Benefits as a Percentage of Salary

One of the strategies we employed at Pardot was taken right out of the Google playbook: lavish employees with great benefits. Internally, we focused on providing benefits that were in the 99th percentile of all companies and salaries in the 60th percentile. People would always comment, “your benefits must be crazy expensive — we can’t afford those because we’re a startup.” It’s true that our benefits became more robust as we went from the early stage to the growth stage, but we still had strong benefits as soon as we could afford them.

One of the ways I like to think of benefits is in relation to salary. Let’s say these are the main benefits per person:

  • Health Insurance – $5,000/year
  • Dental Insurance – $600/year
  • Short and Long Term Disability – $600/year
  • 4 Hours of Housecleaning Per Month – $1,200/year
  • Catered Lunches – $2,400/year
  • Snacks and Drinks – $1,200/year
  • Total – $11,000/year

Let’s assume the average salary is $80,000/year across all job functions. At $11,000/year for benefits, that’s roughly 14% of the average salary. We found that amazing benefits translated into stronger loyalty, more frequent employee referrals, and a better working environment. While these benefits might seem expensive, they were incredibly valuable to us.

What else? What are some other thoughts on benefits as a percentage of salary?

4 thoughts on “Benefits as a Percentage of Salary

  1. What about other benefits such as equity, profit sharing and 401k, along with any pro environmental programs? At Blinq, we used to also sponsor breakfast at the incubator’s food nook in our NYC office, plus had board games for programmers to play at lunch.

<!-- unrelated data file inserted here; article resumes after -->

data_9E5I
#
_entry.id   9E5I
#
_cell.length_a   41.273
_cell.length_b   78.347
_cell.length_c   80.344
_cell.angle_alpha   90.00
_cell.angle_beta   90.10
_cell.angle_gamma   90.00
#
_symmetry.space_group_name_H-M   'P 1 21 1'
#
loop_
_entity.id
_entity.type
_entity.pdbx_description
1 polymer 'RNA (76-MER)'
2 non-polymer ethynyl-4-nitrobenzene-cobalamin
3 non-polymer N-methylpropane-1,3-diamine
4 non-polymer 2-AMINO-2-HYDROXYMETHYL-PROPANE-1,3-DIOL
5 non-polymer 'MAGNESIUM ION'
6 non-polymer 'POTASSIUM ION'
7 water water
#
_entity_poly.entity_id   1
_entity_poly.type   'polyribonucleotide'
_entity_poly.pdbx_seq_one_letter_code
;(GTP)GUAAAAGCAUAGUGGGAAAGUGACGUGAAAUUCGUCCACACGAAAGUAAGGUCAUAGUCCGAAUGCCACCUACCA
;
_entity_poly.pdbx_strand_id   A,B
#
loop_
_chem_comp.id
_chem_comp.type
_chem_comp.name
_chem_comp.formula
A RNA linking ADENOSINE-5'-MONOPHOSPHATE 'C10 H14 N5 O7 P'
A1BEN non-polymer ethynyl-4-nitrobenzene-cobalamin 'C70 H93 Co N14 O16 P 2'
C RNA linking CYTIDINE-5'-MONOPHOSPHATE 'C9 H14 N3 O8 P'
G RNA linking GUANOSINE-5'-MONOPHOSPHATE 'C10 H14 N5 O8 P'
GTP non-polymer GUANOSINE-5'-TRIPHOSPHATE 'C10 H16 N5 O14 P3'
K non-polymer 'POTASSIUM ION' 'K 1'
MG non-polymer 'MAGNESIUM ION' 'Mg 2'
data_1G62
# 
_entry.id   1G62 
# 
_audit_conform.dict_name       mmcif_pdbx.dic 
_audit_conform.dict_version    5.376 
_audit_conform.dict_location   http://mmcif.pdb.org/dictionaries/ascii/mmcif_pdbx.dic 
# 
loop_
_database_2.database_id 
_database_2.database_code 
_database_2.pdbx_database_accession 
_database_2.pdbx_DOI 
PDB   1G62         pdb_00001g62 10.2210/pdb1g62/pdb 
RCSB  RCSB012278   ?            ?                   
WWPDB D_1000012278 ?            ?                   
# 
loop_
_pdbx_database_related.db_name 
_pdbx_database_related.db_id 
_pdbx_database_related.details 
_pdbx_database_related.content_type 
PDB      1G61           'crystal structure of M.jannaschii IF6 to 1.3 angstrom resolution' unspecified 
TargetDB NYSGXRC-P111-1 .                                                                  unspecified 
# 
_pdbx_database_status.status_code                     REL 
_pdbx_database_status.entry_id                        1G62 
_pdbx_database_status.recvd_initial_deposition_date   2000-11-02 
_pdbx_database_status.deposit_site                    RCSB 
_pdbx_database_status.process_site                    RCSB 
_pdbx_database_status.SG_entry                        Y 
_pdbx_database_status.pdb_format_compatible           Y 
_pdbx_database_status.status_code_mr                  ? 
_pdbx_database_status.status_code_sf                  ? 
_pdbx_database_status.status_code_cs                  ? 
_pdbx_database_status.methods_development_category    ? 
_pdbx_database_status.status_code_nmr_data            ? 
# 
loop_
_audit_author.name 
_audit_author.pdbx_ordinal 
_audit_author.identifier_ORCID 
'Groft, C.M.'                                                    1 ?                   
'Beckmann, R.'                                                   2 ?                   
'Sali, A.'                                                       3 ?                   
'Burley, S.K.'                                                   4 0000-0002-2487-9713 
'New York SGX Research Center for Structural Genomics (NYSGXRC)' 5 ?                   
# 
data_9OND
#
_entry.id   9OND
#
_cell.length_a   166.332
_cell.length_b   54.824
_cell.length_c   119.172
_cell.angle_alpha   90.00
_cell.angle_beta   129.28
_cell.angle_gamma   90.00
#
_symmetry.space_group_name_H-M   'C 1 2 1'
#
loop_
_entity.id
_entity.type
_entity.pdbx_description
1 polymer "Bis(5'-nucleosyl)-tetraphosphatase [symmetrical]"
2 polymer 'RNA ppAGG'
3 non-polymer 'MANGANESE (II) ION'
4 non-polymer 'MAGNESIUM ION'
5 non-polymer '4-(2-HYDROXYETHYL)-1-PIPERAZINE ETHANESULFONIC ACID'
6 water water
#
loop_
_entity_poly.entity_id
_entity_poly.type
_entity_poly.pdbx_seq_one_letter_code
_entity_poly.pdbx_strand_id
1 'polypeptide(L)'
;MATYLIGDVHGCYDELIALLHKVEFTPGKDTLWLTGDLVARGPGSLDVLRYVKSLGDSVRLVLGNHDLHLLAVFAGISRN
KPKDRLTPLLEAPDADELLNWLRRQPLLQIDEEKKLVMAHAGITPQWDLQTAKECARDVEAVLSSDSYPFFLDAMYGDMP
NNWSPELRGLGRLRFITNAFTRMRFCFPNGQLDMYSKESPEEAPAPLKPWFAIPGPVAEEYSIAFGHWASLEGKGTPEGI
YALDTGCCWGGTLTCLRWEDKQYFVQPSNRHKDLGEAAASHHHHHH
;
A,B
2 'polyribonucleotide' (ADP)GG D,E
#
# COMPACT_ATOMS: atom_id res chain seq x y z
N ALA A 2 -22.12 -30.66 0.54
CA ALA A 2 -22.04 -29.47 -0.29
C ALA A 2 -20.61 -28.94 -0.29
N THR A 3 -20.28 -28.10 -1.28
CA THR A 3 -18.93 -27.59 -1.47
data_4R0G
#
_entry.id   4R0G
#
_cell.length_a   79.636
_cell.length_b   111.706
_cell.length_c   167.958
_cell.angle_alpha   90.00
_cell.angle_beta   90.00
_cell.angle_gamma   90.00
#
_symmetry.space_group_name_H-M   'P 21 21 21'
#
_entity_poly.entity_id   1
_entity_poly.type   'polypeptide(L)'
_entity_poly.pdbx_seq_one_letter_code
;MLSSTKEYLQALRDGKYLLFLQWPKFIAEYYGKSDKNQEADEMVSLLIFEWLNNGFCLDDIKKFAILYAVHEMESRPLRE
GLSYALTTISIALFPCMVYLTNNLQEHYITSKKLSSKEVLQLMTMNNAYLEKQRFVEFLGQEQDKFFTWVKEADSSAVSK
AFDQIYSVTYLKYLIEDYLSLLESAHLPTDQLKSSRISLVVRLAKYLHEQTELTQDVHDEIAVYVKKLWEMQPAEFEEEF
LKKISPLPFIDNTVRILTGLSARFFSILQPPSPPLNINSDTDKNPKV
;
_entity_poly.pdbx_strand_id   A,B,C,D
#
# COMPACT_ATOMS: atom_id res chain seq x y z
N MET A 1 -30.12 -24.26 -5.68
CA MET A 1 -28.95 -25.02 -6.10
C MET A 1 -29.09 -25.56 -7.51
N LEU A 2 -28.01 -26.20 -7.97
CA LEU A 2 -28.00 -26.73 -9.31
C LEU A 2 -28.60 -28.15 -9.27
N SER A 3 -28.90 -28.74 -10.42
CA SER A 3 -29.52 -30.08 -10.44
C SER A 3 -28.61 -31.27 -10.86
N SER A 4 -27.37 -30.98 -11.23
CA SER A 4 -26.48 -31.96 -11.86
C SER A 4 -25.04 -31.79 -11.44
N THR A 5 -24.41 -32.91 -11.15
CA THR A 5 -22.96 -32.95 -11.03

2. Is the house cleaning just accomplished through reimbursement? Otherwise it seems like a lot of administrative work for the company to be finding and qualifying cleaning companies for employees.

  3. One benefit that has had a great motivating effect on me and many I know at my employer (MSFT) has been a volunteer match (non-profits where employees spend time get $25 for every hour employee spends). Though this is not a % of an individual’s salary, it’s a great benefit that also inspires ppl to give back.

  4. David — Thanks for sharing. We are working and trying to make our benefits packages amazing. I have a few questions. Did you grant all of those benefits at the hiring letter stage (hence you formalized such provision) or for some (ie house cleaning, catering food) you provided them “informally” as the relationship matured? If you grant them formally, any of them, what is the relation between those and the taxation rules that may apply? Are all of them considered as additional compensation to the employee?

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